I don't know about that. It seems to me that there might be joy in LIVING in the mansion. I'm not sure there's real joy in driving by the mansion.

A celebrity may spend incredible amounts of money on clothes, accessories, hair appointments, etc. Then we get to enjoy it all by reading about it in our favorite magazines. Does that improve our lives at all? Does it improve society at all?

Whitlam was speaking of things much less superficial than fashion and beauty appointments. She was referring to travel. And also, she did actually do a lot of community work. I think we can cut her some slack. I do think she was a bit patronizing though. But I'm sure that wasn't intentional.

The author of the review says, Mitchell provides banal and tasteless glimpses of her subject's sex life. I'm not sure if this repulses me or intrigues me.

This article talks a little about her swimming days. She was actually sick during the race. Her doctor had told her not to swim, but she did it anyway. It looks like she survived and did pretty well.

She has a passion for traveling. She went to Europe for the first time at the age of 42. It surprises me that she never went when Whitlam was Prime Minister.

Okay, here's something about the International Studies Program. It was for senior travelers. The tours were designed to be learning experiences, but less action packed than tours designed for younger travelers.

Whitlam believes in lifelong learning. I believe in that too. I think it's sad that some people equate learning with only schools and childhood. I believe we should learn everyday--weekends and holidays, every year of our life.

What's her favorite place to travel? Whitlam says, I get asked what my favourite destination or country is, and I say it's always the one to which I've been most recently.

This is like my parents. Almost every time they go on vacation, they say it's the best vacation they've ever gone on. I think that's a great attitude to have....as long as it's honest. And I think my parents are being honest. I can't say I feel the same way. I can be on a holiday and think to myself this wasn't as good as the last one.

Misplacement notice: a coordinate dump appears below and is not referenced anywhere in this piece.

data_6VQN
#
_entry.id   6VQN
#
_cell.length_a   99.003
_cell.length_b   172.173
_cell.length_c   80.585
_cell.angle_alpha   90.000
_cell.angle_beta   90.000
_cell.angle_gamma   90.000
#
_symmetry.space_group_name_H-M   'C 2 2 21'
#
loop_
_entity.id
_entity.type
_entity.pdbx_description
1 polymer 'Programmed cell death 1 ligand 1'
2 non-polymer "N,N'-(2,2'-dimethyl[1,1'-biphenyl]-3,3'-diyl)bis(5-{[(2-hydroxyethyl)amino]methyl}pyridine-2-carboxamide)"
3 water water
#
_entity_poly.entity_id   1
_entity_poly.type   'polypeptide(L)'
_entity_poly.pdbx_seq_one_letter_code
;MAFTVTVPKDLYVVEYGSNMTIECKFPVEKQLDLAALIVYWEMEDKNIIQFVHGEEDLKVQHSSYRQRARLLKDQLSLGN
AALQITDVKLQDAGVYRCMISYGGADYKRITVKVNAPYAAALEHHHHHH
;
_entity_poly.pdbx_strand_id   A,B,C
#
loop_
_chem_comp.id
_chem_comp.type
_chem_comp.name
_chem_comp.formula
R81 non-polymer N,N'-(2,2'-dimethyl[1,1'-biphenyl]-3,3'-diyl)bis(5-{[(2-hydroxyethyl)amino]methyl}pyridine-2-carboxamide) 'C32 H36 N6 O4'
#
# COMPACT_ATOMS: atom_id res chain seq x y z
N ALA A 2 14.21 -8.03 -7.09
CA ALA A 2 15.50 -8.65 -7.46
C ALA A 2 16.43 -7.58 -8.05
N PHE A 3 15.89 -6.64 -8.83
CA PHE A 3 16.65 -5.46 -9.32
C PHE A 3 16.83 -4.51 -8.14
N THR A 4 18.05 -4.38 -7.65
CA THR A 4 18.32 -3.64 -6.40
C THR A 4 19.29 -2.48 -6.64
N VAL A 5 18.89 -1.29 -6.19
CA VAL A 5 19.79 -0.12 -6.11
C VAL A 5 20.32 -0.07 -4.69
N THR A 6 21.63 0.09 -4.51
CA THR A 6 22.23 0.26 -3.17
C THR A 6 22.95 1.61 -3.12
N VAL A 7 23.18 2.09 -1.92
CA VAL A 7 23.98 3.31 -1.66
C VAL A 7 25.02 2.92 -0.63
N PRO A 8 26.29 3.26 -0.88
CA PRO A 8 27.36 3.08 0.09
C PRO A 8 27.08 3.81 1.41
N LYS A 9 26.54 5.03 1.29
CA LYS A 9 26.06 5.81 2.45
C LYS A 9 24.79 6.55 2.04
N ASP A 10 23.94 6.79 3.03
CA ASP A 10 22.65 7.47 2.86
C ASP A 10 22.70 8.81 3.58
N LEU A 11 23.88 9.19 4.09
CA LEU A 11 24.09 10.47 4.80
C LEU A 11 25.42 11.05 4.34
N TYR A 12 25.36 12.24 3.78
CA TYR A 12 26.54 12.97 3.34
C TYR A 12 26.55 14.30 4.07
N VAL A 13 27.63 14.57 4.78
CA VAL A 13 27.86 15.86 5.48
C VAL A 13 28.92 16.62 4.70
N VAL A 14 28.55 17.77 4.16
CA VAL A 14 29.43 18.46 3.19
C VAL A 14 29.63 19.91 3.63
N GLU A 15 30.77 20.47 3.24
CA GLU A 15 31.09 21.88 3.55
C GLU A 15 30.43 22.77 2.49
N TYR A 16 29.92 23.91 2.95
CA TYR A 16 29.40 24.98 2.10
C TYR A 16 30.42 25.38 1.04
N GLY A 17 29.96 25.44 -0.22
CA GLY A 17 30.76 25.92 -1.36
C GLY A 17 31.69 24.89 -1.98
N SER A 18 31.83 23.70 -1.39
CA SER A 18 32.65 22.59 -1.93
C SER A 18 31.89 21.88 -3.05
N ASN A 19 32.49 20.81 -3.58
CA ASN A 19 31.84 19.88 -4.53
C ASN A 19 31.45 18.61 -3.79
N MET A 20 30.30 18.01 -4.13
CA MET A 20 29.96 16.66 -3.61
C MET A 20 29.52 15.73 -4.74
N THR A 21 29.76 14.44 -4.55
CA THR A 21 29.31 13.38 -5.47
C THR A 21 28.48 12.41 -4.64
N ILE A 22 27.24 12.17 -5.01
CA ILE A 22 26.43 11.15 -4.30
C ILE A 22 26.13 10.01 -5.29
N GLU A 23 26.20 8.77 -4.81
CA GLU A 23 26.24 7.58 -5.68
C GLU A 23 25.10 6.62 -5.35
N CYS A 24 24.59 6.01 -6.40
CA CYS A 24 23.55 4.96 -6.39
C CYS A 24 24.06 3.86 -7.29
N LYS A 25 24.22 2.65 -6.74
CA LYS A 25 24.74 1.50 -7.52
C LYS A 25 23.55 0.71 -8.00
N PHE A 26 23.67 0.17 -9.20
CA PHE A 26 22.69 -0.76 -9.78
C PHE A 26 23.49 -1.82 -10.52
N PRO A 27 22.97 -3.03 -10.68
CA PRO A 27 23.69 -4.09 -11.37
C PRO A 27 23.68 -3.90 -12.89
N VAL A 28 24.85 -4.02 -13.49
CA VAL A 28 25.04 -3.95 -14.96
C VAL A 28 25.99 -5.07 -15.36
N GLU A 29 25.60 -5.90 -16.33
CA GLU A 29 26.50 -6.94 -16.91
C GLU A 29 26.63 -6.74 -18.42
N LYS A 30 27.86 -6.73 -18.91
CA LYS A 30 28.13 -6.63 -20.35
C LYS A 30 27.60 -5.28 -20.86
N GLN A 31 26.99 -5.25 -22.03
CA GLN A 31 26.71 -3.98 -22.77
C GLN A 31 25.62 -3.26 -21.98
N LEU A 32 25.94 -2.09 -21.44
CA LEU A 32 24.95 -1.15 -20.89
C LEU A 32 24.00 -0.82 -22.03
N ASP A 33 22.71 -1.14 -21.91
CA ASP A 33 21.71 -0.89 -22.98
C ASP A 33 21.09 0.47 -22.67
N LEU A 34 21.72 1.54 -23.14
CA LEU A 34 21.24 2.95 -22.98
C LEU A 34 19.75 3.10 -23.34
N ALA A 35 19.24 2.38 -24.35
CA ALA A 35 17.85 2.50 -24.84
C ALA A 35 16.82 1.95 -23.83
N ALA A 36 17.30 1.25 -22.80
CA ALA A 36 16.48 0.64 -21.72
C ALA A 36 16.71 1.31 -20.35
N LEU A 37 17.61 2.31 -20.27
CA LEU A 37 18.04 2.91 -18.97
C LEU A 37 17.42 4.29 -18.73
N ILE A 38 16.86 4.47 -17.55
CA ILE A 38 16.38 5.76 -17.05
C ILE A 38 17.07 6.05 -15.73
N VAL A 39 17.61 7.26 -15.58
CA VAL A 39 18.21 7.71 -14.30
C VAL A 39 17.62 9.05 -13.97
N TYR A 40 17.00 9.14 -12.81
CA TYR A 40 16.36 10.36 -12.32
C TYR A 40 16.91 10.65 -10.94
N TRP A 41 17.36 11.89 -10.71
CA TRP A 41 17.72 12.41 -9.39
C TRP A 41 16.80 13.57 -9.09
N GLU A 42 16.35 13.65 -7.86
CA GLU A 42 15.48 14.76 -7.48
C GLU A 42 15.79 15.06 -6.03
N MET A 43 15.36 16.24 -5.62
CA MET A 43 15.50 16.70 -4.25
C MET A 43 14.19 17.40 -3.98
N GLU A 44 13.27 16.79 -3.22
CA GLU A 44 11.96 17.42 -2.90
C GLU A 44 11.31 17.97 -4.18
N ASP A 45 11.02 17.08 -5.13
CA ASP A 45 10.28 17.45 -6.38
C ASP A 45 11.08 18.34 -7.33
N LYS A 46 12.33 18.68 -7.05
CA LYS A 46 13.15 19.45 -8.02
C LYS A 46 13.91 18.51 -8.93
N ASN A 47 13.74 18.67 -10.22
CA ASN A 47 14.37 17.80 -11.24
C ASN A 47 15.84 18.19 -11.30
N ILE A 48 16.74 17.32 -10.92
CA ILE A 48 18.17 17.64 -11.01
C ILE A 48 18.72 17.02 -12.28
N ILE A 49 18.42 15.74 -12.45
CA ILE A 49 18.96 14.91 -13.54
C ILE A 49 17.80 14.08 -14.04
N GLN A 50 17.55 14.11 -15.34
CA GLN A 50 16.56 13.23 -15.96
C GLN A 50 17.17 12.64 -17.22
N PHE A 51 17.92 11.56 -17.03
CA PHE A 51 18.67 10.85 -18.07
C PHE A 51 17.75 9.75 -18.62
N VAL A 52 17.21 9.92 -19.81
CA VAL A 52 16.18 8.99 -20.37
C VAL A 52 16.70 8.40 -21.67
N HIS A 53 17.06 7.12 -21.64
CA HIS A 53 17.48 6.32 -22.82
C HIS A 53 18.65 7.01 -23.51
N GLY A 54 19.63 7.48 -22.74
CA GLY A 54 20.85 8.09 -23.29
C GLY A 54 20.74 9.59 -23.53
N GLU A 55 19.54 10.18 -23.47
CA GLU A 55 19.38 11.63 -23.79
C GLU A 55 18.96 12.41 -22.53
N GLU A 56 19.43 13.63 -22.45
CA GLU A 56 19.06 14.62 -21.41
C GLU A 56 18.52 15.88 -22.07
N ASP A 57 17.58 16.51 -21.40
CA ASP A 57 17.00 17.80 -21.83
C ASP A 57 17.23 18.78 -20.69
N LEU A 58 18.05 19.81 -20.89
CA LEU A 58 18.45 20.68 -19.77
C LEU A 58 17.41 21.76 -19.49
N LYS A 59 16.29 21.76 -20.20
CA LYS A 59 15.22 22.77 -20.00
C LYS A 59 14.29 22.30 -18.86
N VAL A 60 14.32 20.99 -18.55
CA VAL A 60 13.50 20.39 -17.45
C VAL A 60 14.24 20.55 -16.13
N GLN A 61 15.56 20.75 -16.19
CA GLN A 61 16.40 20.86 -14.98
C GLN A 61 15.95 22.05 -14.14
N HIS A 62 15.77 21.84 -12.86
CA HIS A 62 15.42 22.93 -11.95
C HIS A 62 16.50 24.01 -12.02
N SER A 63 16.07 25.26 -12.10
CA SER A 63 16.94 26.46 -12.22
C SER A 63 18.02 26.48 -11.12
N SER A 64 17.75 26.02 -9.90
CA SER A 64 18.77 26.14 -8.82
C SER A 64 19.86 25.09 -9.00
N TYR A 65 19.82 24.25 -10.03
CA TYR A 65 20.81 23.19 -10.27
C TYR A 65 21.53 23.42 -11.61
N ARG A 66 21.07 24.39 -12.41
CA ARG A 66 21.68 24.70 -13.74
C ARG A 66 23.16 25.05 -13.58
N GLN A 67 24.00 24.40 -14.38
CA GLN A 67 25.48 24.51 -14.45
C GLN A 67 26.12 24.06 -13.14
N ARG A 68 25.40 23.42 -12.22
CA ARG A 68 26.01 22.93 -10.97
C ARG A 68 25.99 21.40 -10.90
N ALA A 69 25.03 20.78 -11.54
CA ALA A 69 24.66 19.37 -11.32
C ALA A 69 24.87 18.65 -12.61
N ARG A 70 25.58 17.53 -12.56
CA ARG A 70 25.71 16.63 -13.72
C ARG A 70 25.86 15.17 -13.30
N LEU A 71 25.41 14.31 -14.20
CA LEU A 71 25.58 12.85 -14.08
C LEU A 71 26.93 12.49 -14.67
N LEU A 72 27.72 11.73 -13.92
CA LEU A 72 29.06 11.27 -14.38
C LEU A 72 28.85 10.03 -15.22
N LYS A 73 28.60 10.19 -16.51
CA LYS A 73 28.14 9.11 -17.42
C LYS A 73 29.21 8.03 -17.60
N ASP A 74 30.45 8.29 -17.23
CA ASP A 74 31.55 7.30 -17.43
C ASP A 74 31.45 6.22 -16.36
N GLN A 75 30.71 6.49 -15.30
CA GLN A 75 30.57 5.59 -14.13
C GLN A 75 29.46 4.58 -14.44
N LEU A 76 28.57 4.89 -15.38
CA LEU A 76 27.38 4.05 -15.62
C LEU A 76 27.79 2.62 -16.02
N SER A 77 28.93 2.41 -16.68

I do feel that way about Jack though. If asked my favorite age he's been, it's always the one he's at now. He just gets more and more awesome to me. Although I'm afraid that might change when he's a teenager. I fear at that point, I might look back with nostalgia and wish he were a little boy again. But I remember when Jack was less than a year old. We went to NYC and visited with one of Tim's old coworkers. I asked the guy what was his favorite age of his child. He said something like the first few days. There was something so sad and pathetic about that.

I'm going to look at Google News now.

Therese Rein looks up to Margaret Whitlam. When she became the Prime Minister's wife, she said she wouldn't mind having a chat with Whitlam. She said, In the past, whenever I have gone into something that was new, foreign territory, I have always gone and talked to people who have done it before. I wonder if they've had that chat yet.

Oh! Whitlam himself is a funny guy. At his 92 birthday party, he talked about how Kevin Rudd speaks fluent Mandarin. Then he added, in the US, they're looking forward to having an English-speaking president. That's a pretty good one. The party, which Whitlam of course attended was held at the Sydney's Museum of Contemporary Art.

This article mentions that Whitlam attended SCEGGS. I guess she went there after she went to the government school in Bondi. Now the school has a swimming prize named after her.

The Whitlams were in an Earthquake. It happened the second time they visited China. The 1976 event killed 248,000 people. Yikes. The article says Margaret was slightly injured. It doesn't give details about that though.

This article ranks the wives of Prime Ministers based on an online poll. Whitlam comes in fourth, behind Sonia McMahon, Janette Howard, and Hazel Hawke. I wonder if in some ways Whitlam helped Howard become more popular? I'm guessing Whitlam's unkind words might have earned her some sympathy.